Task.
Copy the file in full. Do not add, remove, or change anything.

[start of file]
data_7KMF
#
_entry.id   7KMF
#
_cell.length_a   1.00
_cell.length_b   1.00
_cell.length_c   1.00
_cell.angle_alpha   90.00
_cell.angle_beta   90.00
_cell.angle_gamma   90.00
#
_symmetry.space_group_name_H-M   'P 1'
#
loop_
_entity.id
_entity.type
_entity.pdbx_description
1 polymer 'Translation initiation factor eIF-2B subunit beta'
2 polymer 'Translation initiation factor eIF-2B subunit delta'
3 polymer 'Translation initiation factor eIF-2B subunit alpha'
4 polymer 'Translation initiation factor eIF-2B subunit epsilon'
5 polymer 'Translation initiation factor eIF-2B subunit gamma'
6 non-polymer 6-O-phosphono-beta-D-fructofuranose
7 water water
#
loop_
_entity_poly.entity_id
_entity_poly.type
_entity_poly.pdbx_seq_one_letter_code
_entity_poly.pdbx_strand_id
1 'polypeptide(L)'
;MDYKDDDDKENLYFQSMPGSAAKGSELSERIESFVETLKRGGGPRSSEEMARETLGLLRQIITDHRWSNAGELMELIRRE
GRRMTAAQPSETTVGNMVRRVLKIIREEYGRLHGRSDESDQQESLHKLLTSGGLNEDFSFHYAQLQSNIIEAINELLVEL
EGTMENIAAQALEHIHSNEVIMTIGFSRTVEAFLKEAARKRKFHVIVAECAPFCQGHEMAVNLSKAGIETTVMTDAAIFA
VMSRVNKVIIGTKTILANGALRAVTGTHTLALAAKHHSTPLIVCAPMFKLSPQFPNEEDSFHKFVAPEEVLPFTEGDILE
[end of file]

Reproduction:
data_7KMF
#
_entry.id   7KMF
#
_cell.length_a   1.00
_cell.length_b   1.00
_cell.length_c   1.00
_cell.angle_alpha   90.00
_cell.angle_beta   90.00
_cell.angle_gamma   90.00
#
_symmetry.space_group_name_H-M   'P 1'
#
loop_
_entity.id
_entity.type
_entity.pdbx_description
1 polymer 'Translation initiation factor eIF-2B subunit beta'
2 polymer 'Translation initiation factor eIF-2B subunit delta'
3 polymer 'Translation initiation factor eIF-2B subunit alpha'
4 polymer 'Translation initiation factor eIF-2B subunit epsilon'
5 polymer 'Translation initiation factor eIF-2B subunit gamma'
6 non-polymer 6-O-phosphono-beta-D-fructofuranose
7 water water
#
loop_
_entity_poly.entity_id
_entity_poly.type
_entity_poly.pdbx_seq_one_letter_code
_entity_poly.pdbx_strand_id
1 'polypeptide(L)'
;MDYKDDDDKENLYFQSMPGSAAKGSELSERIESFVETLKRGGGPRSSEEMARETLGLLRQIITDHRWSNAGELMELIRRE
GRRMTAAQPSETTVGNMVRRVLKIIREEYGRLHGRSDESDQQESLHKLLTSGGLNEDFSFHYAQLQSNIIEAINELLVEL
EGTMENIAAQALEHIHSNEVIMTIGFSRTVEAFLKEAARKRKFHVIVAECAPFCQGHEMAVNLSKAGIETTVMTDAAIFA
VMSRVNKVIIGTKTILANGALRAVTGTHTLALAAKHHSTPLIVCAPMFKLSPQFPNEEDSFHKFVAPEEVLPFTEGDILE